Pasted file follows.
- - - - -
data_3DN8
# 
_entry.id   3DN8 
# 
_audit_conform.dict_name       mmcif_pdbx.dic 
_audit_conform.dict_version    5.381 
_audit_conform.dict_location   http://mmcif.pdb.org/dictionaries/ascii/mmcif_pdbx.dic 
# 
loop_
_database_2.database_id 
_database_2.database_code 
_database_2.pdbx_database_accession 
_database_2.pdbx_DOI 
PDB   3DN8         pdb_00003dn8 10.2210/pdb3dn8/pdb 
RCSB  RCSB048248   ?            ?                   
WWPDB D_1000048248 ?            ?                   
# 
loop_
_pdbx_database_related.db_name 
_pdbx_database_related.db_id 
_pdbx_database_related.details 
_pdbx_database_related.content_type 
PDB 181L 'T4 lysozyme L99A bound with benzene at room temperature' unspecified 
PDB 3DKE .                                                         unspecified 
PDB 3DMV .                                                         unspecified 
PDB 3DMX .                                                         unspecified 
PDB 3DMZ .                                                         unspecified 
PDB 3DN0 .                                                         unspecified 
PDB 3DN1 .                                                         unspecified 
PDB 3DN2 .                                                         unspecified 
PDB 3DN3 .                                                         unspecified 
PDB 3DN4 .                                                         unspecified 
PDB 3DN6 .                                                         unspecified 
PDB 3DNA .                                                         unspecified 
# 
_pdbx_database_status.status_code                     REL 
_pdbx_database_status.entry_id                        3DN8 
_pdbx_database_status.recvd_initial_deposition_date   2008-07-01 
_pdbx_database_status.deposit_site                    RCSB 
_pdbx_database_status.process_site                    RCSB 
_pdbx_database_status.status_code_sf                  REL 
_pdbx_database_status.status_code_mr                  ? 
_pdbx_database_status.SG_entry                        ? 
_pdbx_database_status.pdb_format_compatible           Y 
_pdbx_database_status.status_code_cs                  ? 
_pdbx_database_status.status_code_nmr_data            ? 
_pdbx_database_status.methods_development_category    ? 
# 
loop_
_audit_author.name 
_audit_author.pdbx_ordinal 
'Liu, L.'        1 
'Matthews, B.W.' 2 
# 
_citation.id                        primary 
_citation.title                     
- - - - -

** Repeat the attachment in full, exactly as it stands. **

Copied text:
data_3DN8
# 
_entry.id   3DN8 
# 
_audit_conform.dict_name       mmcif_pdbx.dic 
_audit_conform.dict_version    5.381 
_audit_conform.dict_location   http://mmcif.pdb.org/dictionaries/ascii/mmcif_pdbx.dic 
# 
loop_
_database_2.database_id 
_database_2.database_code 
_database_2.pdbx_database_accession 
_database_2.pdbx_DOI 
PDB   3DN8         pdb_00003dn8 10.2210/pdb3dn8/pdb 
RCSB  RCSB048248   ?            ?                   
WWPDB D_1000048248 ?            ?                   
# 
loop_
_pdbx_database_related.db_name 
_pdbx_database_related.db_id 
_pdbx_database_related.details 
_pdbx_database_related.content_type 
PDB 181L 'T4 lysozyme L99A bound with benzene at room temperature' unspecified 
PDB 3DKE .                                                         unspecified 
PDB 3DMV .                                                         unspecified 
PDB 3DMX .                                                         unspecified 
PDB 3DMZ .                                                         unspecified 
PDB 3DN0 .                                                         unspecified 
PDB 3DN1 .                                                         unspecified 
PDB 3DN2 .                                                         unspecified 
PDB 3DN3 .                                                         unspecified 
PDB 3DN4 .                                                         unspecified 
PDB 3DN6 .                                                         unspecified 
PDB 3DNA .                                                         unspecified 
# 
_pdbx_database_status.status_code                     REL 
_pdbx_database_status.entry_id                        3DN8 
_pdbx_database_status.recvd_initial_deposition_date   2008-07-01 
_pdbx_database_status.deposit_site                    RCSB 
_pdbx_database_status.process_site                    RCSB 
_pdbx_database_status.status_code_sf                  REL 
_pdbx_database_status.status_code_mr                  ? 
_pdbx_database_status.SG_entry                        ? 
_pdbx_database_status.pdb_format_compatible           Y 
_pdbx_database_status.status_code_cs                  ? 
_pdbx_database_status.status_code_nmr_data            ? 
_pdbx_database_status.methods_development_category    ? 
# 
loop_
_audit_author.name 
_audit_author.pdbx_ordinal 
'Liu, L.'        1 
'Matthews, B.W.' 2 
# 
_citation.id                        primary 
_citation.title                     